How to hide most of China’s coal consumption

Tianjin Integrated Gasification Combined Cycle Power Plant Project

Last week a co-worker pointed me towards the Twitter account of Dutch research journalist Marcel Crok. His concern was mostly with some recent factually incorrect tweets on this account. But as I started to browse through his time-line another tweet grabbed my attention. The tweet has since been running through my mind. Not because it is a particularly good tweet, or that it makes a good point. It’s not even a funny tweet either. In fact, I find this tweet so fascinating because there is a lot wrong with it.

Scientists Respond To Tol’s Misrepresentation Of Their Consensus Research

cook 97 percent consensus

To quote John Reisman, “Science is not a democracy. It is a dictatorship. It is evidence that does the dictating.” It’s this evidence based ‘dictatorship’ that is the basis for a scientific consensus. Based on this ‘dictatorship’ of evidence we know that global warming is real, we’re causing it, and that it’s a problem if we don’t act. This presents a real problem for those denying that there is a problem or want to minimize the consequences.

Science Deniers Again Try To Discredit John Cook And Skeptical Science

conspiracy_theoryScience deniers never cease to amaze me with the tactics they use to discredit research and people. So they cannot win the debate on the science as it’s not on their side. This causes al kinds of interesting mental processes and conspiratorial thinking to deal with this disconnect from reality. Research by Smith and Leiserowitz shows that conspiratorial thinking is the number one response from climate science deniers towards global warming.

This is also why you see the assumption among science deniers that people have at best “questionable motives” or at worst “nefarious intent.” Which largely explains the defamation you see on science denier blogs and websites. It doesn’t take much for science deniers to jump from assuming nefarious intent to assigning nefarious intent and screeching “fraud” and “fakery” (see ‘climategate‘ for the perfect example).

Monckton’s Fundamentally Flawed Simple Climate Model

Guest article written by Rose Andreatta.

moncktonBy the time a team of five climate experts finished responding to the serious errors in a paper led by climate contrarian Christopher Monckton, they had more than a quick critique on their hands. In fact, the team—made up of Mark Richardson, Zeke Hausfather, Dana Nuccitelli, Ken Rice and John Abraham—had so much upon which to comment, they wound up publishing their thorough debunking in the same journal where Monckton and his co-authors published their original paper.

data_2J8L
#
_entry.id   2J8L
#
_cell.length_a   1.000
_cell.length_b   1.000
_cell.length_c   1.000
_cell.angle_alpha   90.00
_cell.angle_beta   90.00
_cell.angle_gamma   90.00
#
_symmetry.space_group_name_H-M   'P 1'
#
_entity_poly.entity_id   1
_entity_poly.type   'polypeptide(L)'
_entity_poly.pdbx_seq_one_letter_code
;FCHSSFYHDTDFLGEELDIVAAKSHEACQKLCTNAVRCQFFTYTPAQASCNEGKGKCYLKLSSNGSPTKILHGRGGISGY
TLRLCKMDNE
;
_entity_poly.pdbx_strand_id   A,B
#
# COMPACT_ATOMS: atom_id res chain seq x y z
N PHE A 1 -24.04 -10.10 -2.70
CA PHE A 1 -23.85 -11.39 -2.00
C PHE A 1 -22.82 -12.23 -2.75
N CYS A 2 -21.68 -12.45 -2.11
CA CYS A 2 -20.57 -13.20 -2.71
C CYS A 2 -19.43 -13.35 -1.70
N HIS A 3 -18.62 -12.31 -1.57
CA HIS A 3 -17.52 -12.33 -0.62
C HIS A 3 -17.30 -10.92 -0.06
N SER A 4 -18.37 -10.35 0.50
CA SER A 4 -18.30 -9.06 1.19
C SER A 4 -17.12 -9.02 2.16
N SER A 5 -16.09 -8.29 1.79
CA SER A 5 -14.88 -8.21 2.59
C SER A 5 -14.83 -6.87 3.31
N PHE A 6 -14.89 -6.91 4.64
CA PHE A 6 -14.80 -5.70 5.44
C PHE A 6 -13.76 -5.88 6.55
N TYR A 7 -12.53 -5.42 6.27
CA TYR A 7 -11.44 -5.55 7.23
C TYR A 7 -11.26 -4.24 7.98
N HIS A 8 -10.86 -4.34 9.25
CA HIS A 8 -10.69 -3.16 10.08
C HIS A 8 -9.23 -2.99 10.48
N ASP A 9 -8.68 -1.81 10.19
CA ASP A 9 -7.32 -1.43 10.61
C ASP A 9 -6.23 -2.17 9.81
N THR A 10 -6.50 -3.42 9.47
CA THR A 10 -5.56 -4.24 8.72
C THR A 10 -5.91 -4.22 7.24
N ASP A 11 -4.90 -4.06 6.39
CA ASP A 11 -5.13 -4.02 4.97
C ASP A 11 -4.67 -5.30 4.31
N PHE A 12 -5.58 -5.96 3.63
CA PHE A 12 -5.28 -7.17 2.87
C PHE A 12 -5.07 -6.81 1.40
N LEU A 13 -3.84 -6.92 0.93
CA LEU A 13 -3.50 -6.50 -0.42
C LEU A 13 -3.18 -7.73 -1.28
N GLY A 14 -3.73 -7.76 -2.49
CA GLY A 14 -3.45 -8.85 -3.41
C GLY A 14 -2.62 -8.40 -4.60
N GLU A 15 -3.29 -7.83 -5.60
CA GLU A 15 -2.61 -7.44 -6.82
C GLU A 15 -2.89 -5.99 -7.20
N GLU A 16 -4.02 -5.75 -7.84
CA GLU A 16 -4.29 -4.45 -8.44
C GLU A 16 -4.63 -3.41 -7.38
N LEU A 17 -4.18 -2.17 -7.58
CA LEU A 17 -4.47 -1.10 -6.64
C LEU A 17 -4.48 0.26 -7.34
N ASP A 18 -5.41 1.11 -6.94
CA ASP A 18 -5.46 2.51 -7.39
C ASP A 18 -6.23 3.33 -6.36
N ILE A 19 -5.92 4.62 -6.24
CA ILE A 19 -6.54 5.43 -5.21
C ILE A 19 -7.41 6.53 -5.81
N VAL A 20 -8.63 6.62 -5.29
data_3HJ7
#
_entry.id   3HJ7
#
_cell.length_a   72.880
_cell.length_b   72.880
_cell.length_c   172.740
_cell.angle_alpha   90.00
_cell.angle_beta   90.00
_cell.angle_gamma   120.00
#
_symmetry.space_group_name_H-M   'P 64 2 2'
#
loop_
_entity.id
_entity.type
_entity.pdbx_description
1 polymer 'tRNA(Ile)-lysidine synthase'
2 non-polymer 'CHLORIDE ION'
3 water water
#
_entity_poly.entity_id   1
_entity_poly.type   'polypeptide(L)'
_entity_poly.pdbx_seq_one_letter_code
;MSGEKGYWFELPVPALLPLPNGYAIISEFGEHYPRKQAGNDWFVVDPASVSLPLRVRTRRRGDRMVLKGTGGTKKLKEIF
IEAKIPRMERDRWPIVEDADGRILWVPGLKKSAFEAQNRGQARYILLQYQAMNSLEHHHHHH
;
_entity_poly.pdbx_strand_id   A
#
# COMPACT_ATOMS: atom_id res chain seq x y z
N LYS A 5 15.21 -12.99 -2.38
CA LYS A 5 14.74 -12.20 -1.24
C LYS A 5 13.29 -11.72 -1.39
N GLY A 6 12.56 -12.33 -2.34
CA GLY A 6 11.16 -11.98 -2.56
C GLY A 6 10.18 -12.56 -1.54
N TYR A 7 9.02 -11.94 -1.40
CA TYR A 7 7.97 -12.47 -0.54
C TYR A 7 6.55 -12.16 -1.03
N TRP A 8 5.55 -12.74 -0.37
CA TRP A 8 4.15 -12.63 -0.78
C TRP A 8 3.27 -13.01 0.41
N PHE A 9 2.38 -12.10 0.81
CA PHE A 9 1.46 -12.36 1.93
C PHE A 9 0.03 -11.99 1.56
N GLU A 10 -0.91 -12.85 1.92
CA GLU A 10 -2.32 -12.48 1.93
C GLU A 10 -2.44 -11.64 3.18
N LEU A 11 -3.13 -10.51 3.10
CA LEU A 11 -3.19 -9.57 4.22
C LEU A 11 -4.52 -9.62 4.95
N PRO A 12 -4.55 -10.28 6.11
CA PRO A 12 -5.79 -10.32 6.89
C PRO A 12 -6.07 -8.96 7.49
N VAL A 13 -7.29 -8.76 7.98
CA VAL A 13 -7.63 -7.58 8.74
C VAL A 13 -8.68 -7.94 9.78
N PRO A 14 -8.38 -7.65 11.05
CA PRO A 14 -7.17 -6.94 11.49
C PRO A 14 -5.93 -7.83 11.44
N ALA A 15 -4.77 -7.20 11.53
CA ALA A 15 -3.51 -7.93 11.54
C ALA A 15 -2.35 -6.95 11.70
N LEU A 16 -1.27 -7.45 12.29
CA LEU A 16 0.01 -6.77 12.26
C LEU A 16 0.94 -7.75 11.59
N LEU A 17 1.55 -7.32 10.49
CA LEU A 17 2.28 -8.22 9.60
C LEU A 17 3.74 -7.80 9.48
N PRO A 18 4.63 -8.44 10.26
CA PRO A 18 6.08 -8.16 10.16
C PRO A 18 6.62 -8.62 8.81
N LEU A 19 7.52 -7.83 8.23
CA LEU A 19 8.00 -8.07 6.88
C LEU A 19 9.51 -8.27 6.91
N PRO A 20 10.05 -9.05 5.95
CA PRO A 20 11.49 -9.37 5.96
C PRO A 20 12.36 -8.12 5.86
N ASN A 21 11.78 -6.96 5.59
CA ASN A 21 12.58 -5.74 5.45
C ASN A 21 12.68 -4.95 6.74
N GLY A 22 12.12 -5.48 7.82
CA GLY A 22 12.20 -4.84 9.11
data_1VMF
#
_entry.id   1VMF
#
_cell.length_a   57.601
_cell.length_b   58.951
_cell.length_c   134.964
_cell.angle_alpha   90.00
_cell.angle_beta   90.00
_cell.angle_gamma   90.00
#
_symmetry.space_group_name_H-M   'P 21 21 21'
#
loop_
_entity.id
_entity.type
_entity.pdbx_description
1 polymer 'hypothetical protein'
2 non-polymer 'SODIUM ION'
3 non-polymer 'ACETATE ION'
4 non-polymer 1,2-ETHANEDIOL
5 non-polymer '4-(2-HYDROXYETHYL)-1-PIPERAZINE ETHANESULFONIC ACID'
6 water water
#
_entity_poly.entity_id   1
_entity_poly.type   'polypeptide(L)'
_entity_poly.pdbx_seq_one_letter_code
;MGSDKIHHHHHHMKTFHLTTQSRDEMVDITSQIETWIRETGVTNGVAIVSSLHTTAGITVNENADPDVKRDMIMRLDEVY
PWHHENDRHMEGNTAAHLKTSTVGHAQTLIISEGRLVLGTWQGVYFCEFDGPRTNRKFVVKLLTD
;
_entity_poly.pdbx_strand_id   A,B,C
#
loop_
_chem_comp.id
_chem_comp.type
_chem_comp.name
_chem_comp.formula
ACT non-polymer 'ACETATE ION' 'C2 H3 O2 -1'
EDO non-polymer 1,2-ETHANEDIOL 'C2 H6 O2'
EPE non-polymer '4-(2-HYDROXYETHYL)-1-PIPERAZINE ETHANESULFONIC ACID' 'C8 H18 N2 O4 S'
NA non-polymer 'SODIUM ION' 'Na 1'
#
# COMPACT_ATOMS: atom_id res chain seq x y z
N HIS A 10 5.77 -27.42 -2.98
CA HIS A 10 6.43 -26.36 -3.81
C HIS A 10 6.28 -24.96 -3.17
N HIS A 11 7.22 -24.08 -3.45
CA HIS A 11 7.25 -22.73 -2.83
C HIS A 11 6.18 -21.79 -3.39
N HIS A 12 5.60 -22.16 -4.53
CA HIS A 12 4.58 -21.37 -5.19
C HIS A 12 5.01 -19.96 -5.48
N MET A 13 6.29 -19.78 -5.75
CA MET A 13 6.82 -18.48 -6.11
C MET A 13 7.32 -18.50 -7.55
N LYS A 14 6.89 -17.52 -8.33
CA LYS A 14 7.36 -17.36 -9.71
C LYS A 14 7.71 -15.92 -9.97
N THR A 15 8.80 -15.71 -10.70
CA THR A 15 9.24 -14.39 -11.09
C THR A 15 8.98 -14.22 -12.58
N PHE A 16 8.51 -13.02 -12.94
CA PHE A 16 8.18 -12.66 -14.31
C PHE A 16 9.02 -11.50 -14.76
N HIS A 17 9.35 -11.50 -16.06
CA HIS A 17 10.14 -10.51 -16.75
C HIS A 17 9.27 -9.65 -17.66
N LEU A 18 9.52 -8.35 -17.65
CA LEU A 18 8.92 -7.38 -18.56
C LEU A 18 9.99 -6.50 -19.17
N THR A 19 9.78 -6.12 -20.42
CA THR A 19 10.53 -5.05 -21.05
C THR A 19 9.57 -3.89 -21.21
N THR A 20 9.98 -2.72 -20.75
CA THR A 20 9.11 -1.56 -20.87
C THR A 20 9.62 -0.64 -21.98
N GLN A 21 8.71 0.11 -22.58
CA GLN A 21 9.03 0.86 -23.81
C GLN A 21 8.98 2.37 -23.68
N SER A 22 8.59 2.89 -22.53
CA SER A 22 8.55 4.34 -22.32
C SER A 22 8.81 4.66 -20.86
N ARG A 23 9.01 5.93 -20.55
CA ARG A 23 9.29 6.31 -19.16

How Do Scientists Know That?

Guest article written by Holly Vesco.

We’ve all heard the question, and perhaps even asked it ourselves, “Just how do scientists know that?” The question is innocent enough, but all too often it’s asked with a sense of distrust and even with a touch of condescension. Honestly, with or without the skepticism, it’s a question worth asking and answering.

It’s perfectly fine to ask how science knows what it knows and to have a desire to understand how the evidence supports the conclusions scientists come to. Those kind of questions are actually a large part of what peer-review does. The type of skepticism that I take issue with (the kind this article is addressing) is different, it doesn’t allow people to follow the facts, but to distort the them to fit their previously held beliefs. This way of thinking turns the question “how can they know that?” into a declaration of “they can’t know that!” That version of skepticism is not true skepticism, but instead it’s just a fancy way of saying, “I don’t like it, so it’s not true.”

Thank You My Patreon Patrons

Patreon logoProducing my videos and writing my articles is often
time-consuming and can be very costly. Just interviewing scientists at the AGU Fall Meeting can cost thousands of dollars to hire someone from the San Francisco Film Union (without it I’m not allowed to film). Each year I also spend over a thousand Euro on software licenses, equipment, and hosting. I love what I do, but these costs restrict what I can do as I have a very small budget.

The Rise Of Skeptical Science

John Cook and Naomi OreskesEveryone at Skeptical Science spends a lot of their time reading the scientific literature and listening to experts. Without that we wouldn’t be able to write all the material that’s published on Skeptical Science. It’s a lot of work, especially when you do this with a critical eye. Our goal, after all, is to ensure that what we write reflects the scientific literature on the subject as accurately as possible.

The materials created by Skeptical Science are used by teachers, politicians, and of course by users on the internet to rebut climate myths. Thanks to this a lot of people have seen materials produced by us, even though they might not know that they have.

Answering A Vermont High School Student Worried About Climate Change

Guest article written by Brian Ettling.

In March 2015, a freshman high school student from Vermont named Robin wanted me to answer questions for her school science class climate change project. She asked to interview me because of my experience as a park ranger seeing climate change while working at Crater Lake National Park over the past 23 years. Even more, I spent the past four years at Crater Lake communicating about climate change during my evening campfire program and creating a park handout on the impact of climate change on Crater Lake.

Her final interview question for me was the most profound question anyone has asked me about climate change. Robin wanted to know: